Arias and Others v Commissioner for the Metropolitan Police and Another: CA 1 Aug 1984

A police officer searched premises under a warrant seizing documents of a trust corporation managed by the occupier. The trustees sought return of the documents or, alternatively, copies of them. The police believed that the documents were evidence of a widespread fraud and that the documents were crucial to their investigations and that the investigation might be ‘hampered’ and disclosure might provide ‘an opportunity to fabricate evidence’. The police claim succeeded. The trustees appealed
Held: The appeal succeeded. May LJ giving the leading judgment said: ‘For my part I respectfully do not think that in that passage from his speech in IRC v. Rossminster . . which I have just read, Lord Diplock was intending to go as far as that. It seems to me quite apparent from his reference to ‘other evidence’ on the relevant application being ‘strong enough to justify the inference that no reasonable person could have thought so’ necessarily contemplates that to which Lord Morris referred in his speech in Conway v. Rimmer . . namely that in all these cases where there are conflicting public interests the ultimate decision as to which is to prevail must depend upon the exercise of discretion by the judge before whom the relevant application is made, that is to say by him conducting an appropriate balancing exercise of the one public interest against the other, and of the harm which would result from denying one public interest against the harm which would result from denying the other. That that is the duty of the court in these circumstances is, I think, quite apparent also from such cases as D v. NSPCC. . . In that context I quote paragraphs 19 and 21 of the learned judge’s judgment: ‘The second defendant –that is, the detective constable — has sworn that all the documents are crucial to his investigation and the reason why copies should not be provided he goes on to say, is because if they are disclosed at this stage there is a future real danger that his investigations may be hampered and an opportunity provided to fabricate evidence.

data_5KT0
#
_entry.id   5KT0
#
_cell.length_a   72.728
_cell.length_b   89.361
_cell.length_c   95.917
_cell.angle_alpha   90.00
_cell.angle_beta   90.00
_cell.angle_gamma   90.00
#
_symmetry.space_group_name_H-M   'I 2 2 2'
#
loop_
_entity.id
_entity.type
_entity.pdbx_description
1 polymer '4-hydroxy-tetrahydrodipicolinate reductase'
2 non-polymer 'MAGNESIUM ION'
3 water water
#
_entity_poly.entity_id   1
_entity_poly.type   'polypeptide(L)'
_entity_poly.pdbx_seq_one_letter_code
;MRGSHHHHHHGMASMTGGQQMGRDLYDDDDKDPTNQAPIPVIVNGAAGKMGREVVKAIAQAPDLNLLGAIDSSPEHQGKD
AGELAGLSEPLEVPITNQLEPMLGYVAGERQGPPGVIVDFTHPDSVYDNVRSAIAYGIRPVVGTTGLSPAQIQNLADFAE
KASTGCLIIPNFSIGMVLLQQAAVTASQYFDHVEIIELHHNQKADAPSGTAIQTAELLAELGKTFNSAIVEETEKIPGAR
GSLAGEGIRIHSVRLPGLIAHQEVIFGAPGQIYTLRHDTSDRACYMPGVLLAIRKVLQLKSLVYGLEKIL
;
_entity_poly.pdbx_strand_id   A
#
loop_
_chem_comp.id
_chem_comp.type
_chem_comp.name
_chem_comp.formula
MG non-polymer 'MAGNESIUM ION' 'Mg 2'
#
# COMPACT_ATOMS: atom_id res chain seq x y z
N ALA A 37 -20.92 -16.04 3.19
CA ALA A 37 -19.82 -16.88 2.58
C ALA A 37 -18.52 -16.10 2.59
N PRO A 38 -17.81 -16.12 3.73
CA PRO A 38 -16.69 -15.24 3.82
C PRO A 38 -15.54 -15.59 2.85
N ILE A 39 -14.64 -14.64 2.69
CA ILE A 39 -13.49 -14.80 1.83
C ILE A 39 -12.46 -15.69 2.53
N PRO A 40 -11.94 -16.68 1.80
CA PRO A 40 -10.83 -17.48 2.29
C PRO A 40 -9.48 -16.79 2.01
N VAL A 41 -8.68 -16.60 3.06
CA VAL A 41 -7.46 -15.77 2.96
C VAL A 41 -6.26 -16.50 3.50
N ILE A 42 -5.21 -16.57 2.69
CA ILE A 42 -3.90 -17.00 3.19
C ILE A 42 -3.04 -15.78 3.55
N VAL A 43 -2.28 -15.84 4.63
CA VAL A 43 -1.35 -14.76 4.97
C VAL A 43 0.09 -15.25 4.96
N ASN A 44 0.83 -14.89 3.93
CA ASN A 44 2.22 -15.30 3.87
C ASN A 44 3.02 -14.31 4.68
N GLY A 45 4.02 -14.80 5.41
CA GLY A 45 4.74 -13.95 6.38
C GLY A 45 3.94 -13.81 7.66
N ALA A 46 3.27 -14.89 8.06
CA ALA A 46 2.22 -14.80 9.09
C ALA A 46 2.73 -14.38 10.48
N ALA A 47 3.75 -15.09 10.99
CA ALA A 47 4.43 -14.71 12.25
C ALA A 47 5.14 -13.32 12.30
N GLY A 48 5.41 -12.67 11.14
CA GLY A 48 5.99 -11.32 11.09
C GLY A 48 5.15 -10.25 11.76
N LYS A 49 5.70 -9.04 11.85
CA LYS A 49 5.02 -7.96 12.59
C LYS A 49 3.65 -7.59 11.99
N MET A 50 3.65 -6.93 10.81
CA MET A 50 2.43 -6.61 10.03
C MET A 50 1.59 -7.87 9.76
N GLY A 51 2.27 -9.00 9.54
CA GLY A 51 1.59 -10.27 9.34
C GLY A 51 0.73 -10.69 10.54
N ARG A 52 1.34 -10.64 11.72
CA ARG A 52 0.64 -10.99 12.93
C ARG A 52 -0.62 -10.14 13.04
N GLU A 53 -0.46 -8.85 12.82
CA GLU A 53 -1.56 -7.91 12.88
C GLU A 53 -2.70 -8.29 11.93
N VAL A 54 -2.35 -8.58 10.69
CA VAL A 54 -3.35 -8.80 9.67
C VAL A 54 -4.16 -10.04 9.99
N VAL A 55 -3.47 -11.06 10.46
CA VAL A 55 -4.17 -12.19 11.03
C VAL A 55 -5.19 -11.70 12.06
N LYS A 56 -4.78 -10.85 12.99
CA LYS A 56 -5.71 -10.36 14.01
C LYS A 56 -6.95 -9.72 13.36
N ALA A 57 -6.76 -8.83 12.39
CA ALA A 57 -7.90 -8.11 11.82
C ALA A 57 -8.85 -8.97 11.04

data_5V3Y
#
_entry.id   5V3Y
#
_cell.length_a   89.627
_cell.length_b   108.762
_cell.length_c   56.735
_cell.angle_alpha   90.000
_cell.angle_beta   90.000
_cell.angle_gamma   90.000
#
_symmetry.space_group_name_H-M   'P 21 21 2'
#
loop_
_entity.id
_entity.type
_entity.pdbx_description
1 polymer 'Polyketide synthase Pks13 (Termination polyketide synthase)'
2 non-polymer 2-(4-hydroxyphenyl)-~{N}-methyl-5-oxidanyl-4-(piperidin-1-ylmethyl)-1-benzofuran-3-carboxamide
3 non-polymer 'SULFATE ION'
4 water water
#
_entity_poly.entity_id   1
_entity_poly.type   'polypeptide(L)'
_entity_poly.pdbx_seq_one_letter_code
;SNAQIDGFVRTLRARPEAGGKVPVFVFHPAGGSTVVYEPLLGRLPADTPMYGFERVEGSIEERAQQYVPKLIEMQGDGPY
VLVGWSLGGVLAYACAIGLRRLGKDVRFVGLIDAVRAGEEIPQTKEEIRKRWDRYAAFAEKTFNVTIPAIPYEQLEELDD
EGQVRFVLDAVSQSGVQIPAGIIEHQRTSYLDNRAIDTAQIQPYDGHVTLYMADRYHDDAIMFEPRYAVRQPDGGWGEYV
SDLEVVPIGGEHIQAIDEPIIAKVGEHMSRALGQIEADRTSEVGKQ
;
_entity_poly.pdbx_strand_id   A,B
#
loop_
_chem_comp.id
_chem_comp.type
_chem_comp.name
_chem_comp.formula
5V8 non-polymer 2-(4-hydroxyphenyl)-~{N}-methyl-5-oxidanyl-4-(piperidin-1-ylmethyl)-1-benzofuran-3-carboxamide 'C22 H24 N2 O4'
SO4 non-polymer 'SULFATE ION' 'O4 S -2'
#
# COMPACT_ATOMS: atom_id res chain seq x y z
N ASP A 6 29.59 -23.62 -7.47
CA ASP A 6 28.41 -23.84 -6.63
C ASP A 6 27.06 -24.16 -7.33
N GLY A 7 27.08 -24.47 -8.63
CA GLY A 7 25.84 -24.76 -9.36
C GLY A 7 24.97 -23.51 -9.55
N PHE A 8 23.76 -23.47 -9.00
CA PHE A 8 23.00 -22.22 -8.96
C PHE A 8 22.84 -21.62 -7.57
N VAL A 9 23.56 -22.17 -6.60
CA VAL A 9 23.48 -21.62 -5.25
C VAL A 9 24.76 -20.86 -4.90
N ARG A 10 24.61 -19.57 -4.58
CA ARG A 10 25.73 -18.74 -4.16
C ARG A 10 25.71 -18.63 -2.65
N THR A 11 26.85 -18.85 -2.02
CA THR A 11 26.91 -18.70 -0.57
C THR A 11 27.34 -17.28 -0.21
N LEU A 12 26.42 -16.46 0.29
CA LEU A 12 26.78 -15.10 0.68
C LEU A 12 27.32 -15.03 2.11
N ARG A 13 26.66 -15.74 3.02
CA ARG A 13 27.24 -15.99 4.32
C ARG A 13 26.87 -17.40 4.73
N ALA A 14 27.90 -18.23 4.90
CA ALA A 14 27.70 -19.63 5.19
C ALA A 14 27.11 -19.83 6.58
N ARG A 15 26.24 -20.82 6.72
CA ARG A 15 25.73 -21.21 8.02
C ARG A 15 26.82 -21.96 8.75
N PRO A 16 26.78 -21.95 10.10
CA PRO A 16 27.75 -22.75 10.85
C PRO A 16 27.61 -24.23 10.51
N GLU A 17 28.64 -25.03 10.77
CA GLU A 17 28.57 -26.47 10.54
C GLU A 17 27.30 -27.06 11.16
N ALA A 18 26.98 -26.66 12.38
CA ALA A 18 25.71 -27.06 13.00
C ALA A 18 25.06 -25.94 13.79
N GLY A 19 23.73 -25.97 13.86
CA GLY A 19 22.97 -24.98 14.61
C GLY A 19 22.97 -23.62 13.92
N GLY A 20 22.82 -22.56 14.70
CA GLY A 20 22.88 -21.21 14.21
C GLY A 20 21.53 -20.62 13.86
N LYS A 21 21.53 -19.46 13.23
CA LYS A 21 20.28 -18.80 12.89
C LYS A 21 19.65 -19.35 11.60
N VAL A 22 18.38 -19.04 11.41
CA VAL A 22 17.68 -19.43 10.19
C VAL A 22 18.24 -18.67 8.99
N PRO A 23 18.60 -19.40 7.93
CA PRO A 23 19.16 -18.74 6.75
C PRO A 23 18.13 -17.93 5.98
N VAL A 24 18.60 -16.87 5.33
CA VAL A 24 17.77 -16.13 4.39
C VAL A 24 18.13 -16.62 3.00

I am not satisfied that the evidence I have considered is strong enough to justify the inference that the Second Defendant has no reasonable grounds for his belief and accordingly this application for a mandatory injunction is refused.’